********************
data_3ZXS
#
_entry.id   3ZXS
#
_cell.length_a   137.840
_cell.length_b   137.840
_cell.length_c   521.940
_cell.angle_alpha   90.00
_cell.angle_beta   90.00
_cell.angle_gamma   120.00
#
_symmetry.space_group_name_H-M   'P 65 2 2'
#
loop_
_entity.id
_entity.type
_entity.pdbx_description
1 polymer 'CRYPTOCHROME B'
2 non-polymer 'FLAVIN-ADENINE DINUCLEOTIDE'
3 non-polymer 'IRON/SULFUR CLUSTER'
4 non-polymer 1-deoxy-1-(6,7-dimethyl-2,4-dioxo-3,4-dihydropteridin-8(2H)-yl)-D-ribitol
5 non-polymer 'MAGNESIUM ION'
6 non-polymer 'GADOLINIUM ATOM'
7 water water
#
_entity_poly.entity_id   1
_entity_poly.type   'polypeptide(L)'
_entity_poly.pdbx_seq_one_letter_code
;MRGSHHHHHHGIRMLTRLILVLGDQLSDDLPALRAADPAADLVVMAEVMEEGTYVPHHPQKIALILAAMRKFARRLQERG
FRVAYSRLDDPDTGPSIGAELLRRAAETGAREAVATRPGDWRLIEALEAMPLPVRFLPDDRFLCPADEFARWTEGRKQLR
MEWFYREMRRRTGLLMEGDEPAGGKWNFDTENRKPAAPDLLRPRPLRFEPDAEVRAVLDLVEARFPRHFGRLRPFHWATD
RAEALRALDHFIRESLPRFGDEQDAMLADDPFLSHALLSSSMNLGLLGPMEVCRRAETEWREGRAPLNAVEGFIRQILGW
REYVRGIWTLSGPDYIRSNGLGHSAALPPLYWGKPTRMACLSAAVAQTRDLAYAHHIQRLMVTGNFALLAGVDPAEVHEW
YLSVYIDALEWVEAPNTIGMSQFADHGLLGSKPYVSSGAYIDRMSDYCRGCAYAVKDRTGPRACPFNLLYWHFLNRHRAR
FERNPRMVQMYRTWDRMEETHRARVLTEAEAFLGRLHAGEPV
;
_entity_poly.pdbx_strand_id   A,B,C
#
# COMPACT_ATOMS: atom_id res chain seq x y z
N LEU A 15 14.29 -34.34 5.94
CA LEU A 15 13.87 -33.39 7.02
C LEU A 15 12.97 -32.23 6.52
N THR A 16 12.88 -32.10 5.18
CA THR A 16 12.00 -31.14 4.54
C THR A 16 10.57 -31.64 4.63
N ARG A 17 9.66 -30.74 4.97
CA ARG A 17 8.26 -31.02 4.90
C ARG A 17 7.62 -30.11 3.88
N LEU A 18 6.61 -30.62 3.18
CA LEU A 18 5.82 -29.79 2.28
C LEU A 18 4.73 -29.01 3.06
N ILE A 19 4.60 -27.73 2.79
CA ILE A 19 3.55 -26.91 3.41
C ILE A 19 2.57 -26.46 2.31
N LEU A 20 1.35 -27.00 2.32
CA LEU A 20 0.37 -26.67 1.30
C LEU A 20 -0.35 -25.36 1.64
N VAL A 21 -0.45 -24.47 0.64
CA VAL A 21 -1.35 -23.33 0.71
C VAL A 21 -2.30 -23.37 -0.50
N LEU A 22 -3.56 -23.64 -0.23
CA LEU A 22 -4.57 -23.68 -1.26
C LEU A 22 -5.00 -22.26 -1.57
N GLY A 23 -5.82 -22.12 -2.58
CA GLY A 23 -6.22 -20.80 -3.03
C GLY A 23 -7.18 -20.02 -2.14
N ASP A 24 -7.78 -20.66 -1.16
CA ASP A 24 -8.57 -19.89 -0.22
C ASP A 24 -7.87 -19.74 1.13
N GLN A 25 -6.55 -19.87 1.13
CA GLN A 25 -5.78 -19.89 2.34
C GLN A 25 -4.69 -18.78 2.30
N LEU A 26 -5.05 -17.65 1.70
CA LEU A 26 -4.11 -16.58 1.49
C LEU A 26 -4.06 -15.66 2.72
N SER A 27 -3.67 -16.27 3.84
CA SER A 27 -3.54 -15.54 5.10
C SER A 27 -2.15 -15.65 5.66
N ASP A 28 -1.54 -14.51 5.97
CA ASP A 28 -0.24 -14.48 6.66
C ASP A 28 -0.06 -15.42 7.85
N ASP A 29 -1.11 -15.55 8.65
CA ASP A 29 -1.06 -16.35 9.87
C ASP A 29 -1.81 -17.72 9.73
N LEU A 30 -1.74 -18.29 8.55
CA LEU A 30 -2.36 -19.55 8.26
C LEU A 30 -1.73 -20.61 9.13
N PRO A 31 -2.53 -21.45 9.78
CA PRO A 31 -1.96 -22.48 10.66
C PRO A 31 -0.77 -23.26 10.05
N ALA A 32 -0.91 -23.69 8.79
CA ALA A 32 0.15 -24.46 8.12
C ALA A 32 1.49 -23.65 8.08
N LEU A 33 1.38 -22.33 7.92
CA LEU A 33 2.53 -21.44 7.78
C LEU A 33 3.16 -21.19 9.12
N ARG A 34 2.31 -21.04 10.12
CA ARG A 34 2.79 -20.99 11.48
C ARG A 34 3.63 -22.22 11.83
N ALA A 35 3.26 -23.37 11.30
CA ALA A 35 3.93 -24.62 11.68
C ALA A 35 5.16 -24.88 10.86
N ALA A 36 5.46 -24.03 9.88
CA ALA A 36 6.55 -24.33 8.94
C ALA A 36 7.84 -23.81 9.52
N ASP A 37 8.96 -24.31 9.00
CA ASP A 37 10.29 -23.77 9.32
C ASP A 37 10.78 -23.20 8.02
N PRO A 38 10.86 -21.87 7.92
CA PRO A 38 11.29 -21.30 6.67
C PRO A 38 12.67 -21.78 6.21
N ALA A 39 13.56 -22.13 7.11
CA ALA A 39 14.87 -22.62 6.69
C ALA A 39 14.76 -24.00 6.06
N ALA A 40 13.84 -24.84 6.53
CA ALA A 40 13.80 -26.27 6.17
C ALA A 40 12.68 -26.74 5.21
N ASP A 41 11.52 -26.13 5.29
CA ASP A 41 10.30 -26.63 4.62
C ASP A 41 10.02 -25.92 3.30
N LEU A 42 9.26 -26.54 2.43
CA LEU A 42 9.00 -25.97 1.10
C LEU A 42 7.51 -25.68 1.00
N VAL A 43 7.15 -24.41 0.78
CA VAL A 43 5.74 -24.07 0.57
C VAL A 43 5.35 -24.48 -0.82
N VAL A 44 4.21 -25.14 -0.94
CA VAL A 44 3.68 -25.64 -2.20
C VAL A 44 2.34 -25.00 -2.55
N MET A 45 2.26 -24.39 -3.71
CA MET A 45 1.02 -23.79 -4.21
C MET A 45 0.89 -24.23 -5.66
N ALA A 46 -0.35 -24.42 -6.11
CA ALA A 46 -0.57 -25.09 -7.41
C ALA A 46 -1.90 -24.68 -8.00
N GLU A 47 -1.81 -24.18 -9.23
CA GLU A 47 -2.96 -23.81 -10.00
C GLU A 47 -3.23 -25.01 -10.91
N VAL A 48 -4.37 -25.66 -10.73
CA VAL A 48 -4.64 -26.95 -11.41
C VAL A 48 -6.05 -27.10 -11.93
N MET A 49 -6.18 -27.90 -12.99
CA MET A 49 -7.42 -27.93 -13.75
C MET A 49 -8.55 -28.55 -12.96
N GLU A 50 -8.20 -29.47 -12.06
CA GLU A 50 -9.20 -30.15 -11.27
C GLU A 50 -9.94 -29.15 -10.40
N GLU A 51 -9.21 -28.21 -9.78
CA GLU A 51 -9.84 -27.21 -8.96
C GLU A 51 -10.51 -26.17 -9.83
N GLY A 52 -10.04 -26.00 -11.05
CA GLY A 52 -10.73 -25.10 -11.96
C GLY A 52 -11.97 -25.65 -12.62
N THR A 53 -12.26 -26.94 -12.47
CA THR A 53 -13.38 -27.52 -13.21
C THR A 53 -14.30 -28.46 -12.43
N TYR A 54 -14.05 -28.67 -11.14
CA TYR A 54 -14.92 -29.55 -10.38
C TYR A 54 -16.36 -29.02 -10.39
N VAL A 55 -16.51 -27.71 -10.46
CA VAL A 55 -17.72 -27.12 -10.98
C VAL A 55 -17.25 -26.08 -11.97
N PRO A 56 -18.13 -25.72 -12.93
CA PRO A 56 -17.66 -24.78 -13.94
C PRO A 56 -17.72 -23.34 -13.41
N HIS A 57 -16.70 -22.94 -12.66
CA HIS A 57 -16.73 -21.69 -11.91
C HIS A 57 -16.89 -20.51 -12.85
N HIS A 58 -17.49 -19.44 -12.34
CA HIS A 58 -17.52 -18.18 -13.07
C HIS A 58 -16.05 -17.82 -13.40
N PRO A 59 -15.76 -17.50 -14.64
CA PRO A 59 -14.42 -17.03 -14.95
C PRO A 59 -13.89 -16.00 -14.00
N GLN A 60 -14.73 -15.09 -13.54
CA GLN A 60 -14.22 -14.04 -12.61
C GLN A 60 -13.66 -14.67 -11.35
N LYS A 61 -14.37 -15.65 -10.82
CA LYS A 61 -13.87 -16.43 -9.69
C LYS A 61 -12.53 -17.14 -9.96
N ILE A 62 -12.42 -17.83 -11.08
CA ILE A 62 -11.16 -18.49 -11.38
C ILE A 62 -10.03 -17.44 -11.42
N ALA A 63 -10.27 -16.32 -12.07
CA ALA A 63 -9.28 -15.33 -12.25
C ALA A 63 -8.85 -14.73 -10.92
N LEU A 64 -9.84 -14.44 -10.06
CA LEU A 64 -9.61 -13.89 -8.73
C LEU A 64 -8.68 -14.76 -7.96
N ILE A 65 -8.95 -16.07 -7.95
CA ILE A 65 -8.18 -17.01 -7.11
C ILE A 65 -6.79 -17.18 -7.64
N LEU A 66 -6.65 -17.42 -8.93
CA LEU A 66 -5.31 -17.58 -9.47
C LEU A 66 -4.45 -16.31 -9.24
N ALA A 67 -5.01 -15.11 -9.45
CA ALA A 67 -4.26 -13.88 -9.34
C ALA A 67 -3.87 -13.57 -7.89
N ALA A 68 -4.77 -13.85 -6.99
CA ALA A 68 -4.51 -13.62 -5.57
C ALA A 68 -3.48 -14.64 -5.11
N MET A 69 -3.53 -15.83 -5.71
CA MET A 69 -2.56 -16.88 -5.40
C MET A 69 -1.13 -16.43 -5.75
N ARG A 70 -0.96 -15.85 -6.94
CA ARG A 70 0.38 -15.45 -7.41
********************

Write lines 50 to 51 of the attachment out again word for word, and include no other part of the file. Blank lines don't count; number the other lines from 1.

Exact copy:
CA LEU A 18 5.82 -29.79 2.28
C LEU A 18 4.73 -29.01 3.06